NIR spectra were obtained on a PerkinElmer (Norwalk, CT) Spectrum 2000 spectrometer equipped with a Galileo (Sturbridge, MA) transmission-type fiber-optic probe as described in a previous publication (25). Quantitation methods were developed on a personal computer (Spectrum 2000 and Quant+ software; PerkinElmer), also as described previously (25). 1H NMR spectra were obtained on a Bruker ARX-400 spectrometer (Bruker, Rheinstetten, Germany) operating at 400 MHz (solvent: CDCl3). GC analyses were performed on a Hewlett-Packard (Palo Alto, CA) 6890 gas chromatograph according to published procedure (7) with the exception that a split injector was used.
For quantitation in wt% (the limits on most contaminants in biodiesel are expressed in wt%) by NIR, methods developed previously (25) were used. Densities were 0.87104 for methyl esters and 0.9092 for soybean oil (25).
Results and Discussion
NIR applications similar to the present one have been reported, for example, for determining the transesterification endpoint of a methyl ester with polyethylene glycol (26), in-process analysis of multifunctional esters (27), and monitoring OH absorption bands during esterification (28). In the present work, a vegetable oil, soybean oil, was transesterified on a 6-L scale with methanol and potassium hydroxide to methyl soyate. Reaction progress was monitored by removing a portion of the reaction mixture at predetermined intervals and analyzing by NIR and NMR.
While the NIR spectra of numerous fatty compounds have been known for a while (29-32) [the first report dates more than 40 years ago (29)], the NIR spectra of feedstock (soybean oil) and biodiesel fuel (methyl soyate) with the peak differences enabling quantitation were depicted more recently (25).
Since the quantitation method by NIR was discussed in a previous publication (25), no further discussion will be presented here. In any case, the present work shows that the model system using defined amounts of "contaminants" in biodiesel is applicable to an actual transesterification reaction.
In previous 1H NMR-based monitoring of transesterification of rapeseed oil (20), the yield of methyl esters was determined by the integration values of the protons of the methyl ester moiety (at approximately 3.7 ppm) and the a-carbonyl methylene groups (about 2.3 ppm) found in all fatty compounds. In the present work, both the previous methyl ester protons with a-CH2 protons approach (20) and another NMR signal-based approach, namely, the glyceryl protons of the feedstock and the methyl ester protons of the product, were selected (see Fig. 1 for the 1H NMR spectrum of a progressing transesterification reaction). Note that the glyceryl and the methyl ester are readily distinguishable in NIR (25). No internal standard or calibration of the NMR part of the work is required either with the equations from previous literature (20) or with those developed here for the second NMR approach. Figure 2 is a plot of conversions determined by NIR and both NMR approaches for a transesterification reaction of soybean oil with methanol carried out at 45 deg C for 1 h.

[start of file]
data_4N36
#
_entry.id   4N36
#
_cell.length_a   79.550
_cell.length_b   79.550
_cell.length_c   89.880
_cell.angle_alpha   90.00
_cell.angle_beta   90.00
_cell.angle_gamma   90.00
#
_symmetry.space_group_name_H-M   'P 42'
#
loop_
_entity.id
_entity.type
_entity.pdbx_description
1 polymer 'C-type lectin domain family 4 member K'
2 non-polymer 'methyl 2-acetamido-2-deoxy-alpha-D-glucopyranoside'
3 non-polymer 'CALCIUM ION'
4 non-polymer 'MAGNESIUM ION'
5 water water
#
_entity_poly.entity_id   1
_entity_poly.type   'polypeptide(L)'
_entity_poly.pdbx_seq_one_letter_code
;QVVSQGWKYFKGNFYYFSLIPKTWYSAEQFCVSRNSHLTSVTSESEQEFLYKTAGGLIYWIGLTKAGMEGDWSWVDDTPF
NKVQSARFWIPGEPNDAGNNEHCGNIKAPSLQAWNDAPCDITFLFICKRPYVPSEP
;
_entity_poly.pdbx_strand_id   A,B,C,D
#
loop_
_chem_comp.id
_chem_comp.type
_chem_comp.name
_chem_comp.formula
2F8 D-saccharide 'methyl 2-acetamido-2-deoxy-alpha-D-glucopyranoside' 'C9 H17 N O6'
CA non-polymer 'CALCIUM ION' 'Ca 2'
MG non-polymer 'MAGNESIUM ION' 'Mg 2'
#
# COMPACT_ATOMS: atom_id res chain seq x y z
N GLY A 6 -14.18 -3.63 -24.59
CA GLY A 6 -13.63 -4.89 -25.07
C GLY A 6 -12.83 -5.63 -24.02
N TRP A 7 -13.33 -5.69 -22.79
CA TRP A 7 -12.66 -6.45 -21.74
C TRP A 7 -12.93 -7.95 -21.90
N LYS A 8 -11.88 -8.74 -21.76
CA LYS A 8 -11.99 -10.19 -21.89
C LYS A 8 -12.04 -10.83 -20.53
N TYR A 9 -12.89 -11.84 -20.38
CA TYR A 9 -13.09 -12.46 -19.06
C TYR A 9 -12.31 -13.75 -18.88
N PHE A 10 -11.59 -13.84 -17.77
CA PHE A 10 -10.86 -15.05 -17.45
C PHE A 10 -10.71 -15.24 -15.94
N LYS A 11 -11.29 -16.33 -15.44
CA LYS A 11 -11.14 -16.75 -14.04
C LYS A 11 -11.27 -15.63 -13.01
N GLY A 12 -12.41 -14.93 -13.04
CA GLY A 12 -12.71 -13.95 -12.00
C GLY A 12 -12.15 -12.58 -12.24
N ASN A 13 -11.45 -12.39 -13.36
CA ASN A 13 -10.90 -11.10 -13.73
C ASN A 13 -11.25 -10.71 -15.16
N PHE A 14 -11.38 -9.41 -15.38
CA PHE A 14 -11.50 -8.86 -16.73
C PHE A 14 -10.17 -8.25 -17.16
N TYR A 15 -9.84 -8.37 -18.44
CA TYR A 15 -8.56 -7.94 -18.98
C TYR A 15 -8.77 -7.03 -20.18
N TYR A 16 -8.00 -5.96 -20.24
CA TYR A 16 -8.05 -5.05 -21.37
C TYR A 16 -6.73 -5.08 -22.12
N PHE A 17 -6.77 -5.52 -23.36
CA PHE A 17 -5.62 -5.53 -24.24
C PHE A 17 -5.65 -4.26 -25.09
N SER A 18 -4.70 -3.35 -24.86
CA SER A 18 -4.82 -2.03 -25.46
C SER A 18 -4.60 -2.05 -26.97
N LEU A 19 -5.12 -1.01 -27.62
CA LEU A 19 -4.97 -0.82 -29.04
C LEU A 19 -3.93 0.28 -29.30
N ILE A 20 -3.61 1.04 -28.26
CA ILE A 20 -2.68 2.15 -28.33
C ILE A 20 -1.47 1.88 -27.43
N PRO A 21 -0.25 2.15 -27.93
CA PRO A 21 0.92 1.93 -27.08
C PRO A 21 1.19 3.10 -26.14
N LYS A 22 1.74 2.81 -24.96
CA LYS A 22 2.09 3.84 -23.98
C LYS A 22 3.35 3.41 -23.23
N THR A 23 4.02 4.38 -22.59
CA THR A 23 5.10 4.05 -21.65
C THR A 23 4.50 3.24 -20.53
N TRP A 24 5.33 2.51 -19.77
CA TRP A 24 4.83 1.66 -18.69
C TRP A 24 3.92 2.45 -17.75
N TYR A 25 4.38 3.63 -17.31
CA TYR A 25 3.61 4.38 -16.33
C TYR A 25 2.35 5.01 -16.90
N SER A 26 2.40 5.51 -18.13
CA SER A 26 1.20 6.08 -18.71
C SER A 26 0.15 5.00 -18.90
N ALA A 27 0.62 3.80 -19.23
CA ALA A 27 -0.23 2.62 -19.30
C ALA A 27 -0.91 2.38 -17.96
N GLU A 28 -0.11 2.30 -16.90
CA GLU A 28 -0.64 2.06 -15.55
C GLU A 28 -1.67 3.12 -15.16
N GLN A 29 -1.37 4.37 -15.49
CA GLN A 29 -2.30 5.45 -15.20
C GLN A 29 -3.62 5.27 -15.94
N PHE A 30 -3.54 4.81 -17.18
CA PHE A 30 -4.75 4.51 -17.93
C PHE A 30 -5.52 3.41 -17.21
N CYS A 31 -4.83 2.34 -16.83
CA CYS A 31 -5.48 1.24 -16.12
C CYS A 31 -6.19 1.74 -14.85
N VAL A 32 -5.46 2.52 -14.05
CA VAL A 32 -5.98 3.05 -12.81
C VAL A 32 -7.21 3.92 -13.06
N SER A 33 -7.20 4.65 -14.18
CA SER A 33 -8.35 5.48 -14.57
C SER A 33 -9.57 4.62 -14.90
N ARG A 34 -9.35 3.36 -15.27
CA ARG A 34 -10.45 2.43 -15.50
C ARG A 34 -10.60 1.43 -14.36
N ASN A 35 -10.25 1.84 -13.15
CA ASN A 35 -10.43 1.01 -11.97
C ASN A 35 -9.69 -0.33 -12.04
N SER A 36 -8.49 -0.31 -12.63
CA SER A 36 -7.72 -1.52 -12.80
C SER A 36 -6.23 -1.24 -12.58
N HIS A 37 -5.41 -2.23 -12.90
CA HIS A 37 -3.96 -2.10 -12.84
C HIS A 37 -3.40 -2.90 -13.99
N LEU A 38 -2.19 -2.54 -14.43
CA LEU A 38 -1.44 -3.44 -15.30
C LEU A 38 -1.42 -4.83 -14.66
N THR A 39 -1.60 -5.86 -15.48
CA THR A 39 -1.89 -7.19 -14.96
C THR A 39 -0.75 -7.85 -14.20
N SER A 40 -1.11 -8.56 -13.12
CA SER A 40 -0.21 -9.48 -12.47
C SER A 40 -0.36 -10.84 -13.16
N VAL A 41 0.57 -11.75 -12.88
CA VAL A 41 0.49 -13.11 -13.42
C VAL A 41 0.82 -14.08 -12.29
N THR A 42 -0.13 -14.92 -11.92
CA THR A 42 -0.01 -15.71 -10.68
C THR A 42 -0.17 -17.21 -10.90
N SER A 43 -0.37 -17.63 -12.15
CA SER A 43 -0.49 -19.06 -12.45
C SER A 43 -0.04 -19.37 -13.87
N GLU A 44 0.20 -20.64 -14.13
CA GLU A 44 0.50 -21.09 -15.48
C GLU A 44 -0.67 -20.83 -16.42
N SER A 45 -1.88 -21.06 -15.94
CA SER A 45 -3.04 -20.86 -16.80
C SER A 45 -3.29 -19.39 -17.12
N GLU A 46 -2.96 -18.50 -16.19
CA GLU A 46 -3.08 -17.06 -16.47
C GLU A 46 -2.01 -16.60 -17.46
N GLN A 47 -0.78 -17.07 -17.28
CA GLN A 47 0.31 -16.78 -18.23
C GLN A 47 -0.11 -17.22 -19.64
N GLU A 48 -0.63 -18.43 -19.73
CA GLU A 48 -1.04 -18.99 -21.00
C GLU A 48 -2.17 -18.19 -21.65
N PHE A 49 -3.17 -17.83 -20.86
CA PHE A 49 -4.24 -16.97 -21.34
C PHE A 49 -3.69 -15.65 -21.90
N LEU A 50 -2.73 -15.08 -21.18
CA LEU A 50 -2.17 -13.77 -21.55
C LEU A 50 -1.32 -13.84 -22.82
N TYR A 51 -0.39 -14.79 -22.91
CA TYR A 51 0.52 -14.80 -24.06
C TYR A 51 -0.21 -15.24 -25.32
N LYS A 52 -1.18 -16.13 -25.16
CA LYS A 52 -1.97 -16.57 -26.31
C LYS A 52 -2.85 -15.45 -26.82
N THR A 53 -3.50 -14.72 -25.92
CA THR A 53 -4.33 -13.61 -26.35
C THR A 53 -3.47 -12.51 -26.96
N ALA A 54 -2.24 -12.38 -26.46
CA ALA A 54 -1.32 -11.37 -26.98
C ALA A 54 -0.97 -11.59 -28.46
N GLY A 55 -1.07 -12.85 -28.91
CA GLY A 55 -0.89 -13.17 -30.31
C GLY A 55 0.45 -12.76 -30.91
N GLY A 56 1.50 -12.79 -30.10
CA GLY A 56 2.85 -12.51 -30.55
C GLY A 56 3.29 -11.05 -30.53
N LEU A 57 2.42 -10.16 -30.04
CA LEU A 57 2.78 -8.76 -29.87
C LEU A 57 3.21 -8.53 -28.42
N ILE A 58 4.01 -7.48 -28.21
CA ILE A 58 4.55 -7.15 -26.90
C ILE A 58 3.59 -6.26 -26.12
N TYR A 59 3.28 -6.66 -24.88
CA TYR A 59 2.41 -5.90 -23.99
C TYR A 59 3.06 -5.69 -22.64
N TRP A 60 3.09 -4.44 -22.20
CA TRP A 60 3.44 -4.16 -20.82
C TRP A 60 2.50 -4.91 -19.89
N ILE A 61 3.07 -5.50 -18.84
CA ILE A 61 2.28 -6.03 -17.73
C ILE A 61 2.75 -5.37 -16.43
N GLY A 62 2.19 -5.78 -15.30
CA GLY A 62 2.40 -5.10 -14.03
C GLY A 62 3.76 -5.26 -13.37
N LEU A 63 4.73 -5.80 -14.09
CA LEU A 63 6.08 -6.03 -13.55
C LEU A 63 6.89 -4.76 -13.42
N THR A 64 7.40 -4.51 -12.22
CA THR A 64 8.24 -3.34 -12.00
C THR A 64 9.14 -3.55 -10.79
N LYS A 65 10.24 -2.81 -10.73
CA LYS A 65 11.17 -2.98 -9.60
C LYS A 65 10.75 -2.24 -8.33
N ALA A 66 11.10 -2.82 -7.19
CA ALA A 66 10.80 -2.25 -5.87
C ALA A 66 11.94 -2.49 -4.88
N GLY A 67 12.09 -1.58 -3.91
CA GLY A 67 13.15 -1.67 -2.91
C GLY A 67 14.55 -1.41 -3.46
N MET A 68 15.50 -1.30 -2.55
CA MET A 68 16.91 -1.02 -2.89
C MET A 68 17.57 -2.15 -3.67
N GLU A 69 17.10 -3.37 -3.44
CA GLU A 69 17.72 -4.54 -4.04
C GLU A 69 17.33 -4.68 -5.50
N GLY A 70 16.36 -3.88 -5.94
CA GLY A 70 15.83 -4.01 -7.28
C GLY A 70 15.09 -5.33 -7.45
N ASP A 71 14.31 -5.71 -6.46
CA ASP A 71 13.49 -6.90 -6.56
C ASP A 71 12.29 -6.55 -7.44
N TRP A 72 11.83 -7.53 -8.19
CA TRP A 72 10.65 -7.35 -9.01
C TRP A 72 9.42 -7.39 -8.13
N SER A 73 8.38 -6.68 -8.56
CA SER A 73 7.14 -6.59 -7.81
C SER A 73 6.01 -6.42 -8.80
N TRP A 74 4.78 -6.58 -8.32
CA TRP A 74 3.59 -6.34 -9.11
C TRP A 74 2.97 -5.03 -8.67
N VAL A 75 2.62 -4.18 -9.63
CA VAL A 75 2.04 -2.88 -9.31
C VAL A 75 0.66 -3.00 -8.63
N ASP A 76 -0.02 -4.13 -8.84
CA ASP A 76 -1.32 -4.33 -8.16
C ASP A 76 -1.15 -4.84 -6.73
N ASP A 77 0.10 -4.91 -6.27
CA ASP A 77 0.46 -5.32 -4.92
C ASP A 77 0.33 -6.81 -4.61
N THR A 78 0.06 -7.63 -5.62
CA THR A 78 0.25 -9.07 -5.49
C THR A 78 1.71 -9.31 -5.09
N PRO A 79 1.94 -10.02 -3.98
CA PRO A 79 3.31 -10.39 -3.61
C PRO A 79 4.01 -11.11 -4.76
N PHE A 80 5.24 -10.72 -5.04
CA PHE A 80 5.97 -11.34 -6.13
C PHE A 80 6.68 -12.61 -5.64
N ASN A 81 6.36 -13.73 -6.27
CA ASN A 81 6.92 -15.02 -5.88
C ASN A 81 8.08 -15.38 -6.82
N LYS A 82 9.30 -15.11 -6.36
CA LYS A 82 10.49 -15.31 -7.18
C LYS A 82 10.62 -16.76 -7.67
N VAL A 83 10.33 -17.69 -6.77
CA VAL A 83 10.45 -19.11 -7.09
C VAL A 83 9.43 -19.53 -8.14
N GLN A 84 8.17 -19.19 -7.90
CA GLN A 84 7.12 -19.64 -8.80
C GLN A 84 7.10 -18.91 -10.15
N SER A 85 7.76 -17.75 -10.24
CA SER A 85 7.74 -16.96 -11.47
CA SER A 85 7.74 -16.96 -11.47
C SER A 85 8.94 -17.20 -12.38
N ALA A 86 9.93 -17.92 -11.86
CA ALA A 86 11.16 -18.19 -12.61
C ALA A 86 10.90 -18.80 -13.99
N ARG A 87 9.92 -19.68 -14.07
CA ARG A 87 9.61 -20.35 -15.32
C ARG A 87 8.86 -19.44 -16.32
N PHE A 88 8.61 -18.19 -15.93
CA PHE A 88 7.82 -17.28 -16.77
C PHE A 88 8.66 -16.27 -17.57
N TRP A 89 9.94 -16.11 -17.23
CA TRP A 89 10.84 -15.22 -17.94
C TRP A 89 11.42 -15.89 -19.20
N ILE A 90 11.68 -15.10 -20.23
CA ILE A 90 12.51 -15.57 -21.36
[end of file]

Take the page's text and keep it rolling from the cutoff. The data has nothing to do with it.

Fig. 1. 1H nuclear magnetic resonance (NMR) spectrum of a progressing transesterification reaction (spectrum recorded after 5 min reaction time at 45 deg C). The letters A, G, and M denote the a-CH 2, glyceridic, and methyl ester protons, respectively (see also Scheme 1).
NMR was chosen for correlation with NIR in the present work for several reasons. First, to the best of our knowledge the glyceryl and methyl ester protons of the feedstock and the methyl esters have not been used previously in monitoring the transesterification reaction and only one previous report (20) exists for monitoring the transesterification reaction by NMR. None of the NMR signals of the selected moieties overlap and glycerol does not interfere as it nearly completely separates from the methyl ester phase before analysis. Second, NMR may be an alternative to other methods when contracting analyses, besides GC, to an analytical laboratory. The generally higher cost of NMR equipment may become less of an obstacle. Third, the GC method (7) currently recommended in the provisional ASTM biodiesel standard is not without problems in our experience. These problems resulted from the column being heated beyond its recommended temperature limit (370 instead of 350 deg C; no mention of a high-temperature column being used) and, in connection with this, ballistic heating from 230 to 370 deg C in 3.2 min (nearly 44 deg C/min as calculated from the given run time). Thus, baseline drifts occurred that interfered with quantitation (especially considering the low contamination levels specified in biodiesel standards), and repeated use at the high temperature eventually causes stronger column bleed. While other GC methods exist, they do not offer any further advantages for simultaneous quantitation of feedstock, methyl esters, and glycerol. Modifying the parameters of the aforementioned GC method (7) to circumvent the problems was not carried out in the present work.
The conversion CME (in %) of vegetable oil (soybean oil) to biodiesel (methyl soyate) can be calculated from the integration values of the glyceridic and methyl ester protons in 1H NMR by Equation 1:
1ME is the integration value of the methyl ester peak and 1TAG is the integration value of the glyceridic peaks in the triacylglycerides (TAG) of the vegetable oil. The factors 5 and 9 result from the fact that the glyceryl moiety of a triglyceride has five protons and the three methyl ester moieties resulting from one triglyceride molecule have nine protons (see Scheme 1). Figure 1 depicts the 1H NMR spectrum of a transesterification reaction in progress. Note that mono- and diacylglycerides, which are formed as intermediates in the transesterification reaction, exhibit signals of their glyceridic protons in the same region as glyceridic protons of the triacylglycerides in the feedstock.
Fig. 2. Plot of turnover of soybean oil to methyl soyate in a transesterification determined by near infrared spectroscopy (O) and two NMR approaches 1H NMR spectroscopy (a-CH 2 and methyl ester protons) () and 1H NMR spectroscopy (glyceridic and methyl ester protons) (triangle) as described in the text. See Figure 1 for abbreviation.